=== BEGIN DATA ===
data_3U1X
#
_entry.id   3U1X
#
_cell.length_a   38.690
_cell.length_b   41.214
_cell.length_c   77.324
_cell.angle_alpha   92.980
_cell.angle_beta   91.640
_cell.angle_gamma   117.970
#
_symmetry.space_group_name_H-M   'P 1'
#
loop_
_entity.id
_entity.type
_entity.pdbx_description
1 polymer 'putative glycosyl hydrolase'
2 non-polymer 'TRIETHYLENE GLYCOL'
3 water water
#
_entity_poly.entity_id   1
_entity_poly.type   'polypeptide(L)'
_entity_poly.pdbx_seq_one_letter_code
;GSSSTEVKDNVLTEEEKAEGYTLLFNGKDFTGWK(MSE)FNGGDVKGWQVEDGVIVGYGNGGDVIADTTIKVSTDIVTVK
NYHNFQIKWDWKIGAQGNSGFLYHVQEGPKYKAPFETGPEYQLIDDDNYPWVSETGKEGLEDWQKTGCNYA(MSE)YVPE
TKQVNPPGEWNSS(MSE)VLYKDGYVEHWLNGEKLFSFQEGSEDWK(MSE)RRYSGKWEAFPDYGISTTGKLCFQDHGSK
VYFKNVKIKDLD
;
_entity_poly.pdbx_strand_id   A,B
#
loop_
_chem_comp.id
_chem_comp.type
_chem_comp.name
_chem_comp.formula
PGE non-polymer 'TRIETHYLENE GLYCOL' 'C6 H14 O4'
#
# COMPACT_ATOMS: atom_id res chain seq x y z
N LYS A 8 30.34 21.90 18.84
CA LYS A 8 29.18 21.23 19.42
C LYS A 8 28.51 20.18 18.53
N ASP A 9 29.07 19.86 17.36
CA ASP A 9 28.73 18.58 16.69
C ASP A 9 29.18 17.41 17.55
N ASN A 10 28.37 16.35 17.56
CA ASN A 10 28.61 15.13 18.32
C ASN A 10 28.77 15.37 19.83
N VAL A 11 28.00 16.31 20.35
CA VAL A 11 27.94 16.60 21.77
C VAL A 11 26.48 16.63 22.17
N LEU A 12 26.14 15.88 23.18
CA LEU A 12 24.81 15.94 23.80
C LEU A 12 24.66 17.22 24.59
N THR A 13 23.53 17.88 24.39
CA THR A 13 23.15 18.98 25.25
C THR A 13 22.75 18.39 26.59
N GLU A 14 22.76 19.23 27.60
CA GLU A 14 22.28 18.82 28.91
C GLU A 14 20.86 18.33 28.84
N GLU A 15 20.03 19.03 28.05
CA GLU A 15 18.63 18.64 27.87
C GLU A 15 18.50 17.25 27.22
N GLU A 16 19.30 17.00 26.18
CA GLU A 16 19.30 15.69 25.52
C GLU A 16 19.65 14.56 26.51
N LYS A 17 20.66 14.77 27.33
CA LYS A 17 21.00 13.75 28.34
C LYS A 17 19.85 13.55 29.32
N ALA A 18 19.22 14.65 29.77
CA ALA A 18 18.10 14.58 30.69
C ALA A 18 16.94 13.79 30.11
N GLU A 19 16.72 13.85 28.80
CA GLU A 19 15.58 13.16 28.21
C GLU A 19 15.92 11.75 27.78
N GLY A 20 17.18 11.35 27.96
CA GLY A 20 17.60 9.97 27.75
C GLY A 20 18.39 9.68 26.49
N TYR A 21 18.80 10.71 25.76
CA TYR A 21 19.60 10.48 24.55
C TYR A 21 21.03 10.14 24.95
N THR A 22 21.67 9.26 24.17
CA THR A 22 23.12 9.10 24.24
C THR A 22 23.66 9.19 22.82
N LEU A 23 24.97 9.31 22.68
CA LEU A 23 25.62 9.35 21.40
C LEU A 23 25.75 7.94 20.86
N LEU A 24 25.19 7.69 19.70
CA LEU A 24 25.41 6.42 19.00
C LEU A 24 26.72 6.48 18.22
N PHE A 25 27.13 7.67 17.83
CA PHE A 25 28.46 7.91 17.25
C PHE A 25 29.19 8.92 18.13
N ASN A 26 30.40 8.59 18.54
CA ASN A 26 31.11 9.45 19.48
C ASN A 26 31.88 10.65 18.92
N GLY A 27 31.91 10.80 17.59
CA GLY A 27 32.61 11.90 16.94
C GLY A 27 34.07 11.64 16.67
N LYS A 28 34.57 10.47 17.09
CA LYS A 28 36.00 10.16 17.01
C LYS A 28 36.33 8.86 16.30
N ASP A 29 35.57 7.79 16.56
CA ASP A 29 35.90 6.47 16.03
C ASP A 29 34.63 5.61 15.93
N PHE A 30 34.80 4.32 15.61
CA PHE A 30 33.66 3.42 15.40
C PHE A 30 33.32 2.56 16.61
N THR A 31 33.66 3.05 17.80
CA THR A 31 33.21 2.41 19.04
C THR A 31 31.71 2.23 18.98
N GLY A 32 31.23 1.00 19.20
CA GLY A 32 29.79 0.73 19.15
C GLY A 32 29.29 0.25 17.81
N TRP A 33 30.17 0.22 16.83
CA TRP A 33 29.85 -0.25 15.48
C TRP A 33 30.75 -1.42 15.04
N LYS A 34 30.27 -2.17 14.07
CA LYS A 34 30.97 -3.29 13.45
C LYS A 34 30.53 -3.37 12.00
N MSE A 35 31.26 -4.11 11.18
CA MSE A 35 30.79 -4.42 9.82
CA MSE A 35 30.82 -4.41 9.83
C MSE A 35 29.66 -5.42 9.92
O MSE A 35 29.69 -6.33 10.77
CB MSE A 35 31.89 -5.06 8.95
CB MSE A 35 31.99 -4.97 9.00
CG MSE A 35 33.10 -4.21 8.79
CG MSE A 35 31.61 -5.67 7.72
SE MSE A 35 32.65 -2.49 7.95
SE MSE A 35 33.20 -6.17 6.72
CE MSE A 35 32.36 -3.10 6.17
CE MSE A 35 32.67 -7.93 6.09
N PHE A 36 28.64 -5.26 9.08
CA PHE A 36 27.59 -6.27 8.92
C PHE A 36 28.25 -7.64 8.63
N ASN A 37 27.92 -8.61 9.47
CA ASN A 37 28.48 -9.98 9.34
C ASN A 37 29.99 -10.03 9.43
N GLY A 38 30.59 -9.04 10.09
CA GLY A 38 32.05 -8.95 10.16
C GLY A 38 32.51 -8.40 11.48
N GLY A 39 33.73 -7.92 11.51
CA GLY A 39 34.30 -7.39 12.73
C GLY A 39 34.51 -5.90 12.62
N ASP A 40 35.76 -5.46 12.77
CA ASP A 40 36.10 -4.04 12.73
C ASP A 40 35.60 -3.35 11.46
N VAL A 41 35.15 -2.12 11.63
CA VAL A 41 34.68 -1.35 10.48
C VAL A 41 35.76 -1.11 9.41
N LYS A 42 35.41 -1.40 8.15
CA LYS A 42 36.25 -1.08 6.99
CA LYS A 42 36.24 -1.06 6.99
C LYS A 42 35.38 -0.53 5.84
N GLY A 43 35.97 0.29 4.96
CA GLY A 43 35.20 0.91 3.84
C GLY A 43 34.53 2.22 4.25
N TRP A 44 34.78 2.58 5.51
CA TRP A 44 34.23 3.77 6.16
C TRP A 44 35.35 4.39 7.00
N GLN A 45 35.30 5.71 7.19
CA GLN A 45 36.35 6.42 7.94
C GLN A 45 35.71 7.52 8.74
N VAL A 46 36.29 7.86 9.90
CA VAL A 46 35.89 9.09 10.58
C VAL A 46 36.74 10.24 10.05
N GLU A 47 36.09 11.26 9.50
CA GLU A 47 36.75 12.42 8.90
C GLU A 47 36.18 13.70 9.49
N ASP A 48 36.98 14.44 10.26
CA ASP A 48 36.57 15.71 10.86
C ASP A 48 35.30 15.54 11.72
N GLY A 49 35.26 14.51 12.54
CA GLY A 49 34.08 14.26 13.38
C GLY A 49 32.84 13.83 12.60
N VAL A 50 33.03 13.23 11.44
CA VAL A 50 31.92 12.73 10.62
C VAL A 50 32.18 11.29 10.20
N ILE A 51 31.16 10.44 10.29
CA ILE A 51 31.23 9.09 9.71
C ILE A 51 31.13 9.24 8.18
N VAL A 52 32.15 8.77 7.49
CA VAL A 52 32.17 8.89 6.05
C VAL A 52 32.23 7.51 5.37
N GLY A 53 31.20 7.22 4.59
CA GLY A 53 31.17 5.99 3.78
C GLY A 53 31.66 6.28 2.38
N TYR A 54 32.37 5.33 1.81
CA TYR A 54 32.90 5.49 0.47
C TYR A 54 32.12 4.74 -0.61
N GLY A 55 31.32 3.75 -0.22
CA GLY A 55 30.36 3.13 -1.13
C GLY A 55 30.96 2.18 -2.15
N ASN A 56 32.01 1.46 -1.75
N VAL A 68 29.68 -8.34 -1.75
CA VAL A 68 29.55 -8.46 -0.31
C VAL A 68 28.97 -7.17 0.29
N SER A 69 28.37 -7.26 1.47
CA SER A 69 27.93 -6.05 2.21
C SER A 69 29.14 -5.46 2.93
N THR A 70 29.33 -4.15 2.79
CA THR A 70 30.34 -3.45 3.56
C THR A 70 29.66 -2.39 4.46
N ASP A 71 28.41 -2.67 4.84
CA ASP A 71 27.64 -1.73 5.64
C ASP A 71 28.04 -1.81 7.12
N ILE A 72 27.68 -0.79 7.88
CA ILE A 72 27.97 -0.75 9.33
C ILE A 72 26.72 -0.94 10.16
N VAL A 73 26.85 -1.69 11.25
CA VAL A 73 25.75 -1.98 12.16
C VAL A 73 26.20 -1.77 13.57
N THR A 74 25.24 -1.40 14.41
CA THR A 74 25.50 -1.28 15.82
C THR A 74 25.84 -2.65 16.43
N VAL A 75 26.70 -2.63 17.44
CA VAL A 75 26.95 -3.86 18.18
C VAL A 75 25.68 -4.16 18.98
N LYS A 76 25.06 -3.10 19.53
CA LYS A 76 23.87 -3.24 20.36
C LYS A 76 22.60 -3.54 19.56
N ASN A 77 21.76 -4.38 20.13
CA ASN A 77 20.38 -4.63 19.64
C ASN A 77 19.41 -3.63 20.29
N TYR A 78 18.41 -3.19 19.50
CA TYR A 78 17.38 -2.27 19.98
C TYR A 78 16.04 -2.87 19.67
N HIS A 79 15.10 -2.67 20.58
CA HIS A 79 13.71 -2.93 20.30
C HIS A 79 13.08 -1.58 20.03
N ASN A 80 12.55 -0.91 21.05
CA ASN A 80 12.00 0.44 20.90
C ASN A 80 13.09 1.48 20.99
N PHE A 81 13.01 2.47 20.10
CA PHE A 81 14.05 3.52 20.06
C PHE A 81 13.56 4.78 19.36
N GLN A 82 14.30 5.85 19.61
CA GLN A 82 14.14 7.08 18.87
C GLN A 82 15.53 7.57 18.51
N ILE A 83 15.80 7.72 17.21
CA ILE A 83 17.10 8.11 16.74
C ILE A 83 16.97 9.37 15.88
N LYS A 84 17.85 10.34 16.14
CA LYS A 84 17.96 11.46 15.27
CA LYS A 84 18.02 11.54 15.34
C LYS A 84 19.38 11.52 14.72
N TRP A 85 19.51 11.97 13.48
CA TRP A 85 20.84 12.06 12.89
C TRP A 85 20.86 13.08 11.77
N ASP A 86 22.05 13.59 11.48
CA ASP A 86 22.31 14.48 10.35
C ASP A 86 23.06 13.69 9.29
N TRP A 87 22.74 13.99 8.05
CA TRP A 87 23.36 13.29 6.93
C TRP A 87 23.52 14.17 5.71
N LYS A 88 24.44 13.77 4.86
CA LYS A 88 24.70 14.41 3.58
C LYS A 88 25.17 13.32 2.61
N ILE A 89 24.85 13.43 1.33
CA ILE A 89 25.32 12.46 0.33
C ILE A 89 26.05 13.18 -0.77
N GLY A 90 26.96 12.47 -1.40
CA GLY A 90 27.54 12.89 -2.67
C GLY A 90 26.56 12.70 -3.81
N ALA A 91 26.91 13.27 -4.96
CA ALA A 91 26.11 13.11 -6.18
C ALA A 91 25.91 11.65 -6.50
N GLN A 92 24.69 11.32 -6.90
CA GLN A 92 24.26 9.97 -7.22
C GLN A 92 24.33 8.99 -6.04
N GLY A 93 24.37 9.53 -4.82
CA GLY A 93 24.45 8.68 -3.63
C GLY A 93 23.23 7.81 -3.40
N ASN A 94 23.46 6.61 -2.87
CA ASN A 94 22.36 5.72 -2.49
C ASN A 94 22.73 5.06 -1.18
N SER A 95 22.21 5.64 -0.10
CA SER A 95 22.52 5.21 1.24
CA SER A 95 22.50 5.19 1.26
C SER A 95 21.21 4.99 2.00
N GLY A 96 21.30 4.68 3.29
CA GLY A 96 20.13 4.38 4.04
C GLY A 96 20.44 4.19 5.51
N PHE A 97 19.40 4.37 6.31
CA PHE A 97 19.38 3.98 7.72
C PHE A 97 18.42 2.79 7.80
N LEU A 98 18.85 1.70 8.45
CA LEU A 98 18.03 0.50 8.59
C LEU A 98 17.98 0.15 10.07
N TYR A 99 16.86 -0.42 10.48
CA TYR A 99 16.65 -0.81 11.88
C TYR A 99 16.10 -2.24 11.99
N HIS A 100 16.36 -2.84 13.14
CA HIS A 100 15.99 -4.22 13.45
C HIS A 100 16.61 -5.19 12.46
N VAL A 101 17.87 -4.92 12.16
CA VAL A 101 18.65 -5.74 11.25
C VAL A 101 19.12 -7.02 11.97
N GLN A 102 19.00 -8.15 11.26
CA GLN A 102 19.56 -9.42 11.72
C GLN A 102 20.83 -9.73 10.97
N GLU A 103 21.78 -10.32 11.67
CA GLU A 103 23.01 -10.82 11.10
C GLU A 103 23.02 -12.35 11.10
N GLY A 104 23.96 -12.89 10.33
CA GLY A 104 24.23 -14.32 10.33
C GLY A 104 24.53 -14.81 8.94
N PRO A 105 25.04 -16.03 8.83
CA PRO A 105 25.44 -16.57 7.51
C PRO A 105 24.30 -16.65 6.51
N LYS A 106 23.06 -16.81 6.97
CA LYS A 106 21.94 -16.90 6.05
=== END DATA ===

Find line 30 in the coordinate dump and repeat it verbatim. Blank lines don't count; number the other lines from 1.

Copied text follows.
_entity_poly.pdbx_strand_id   A,B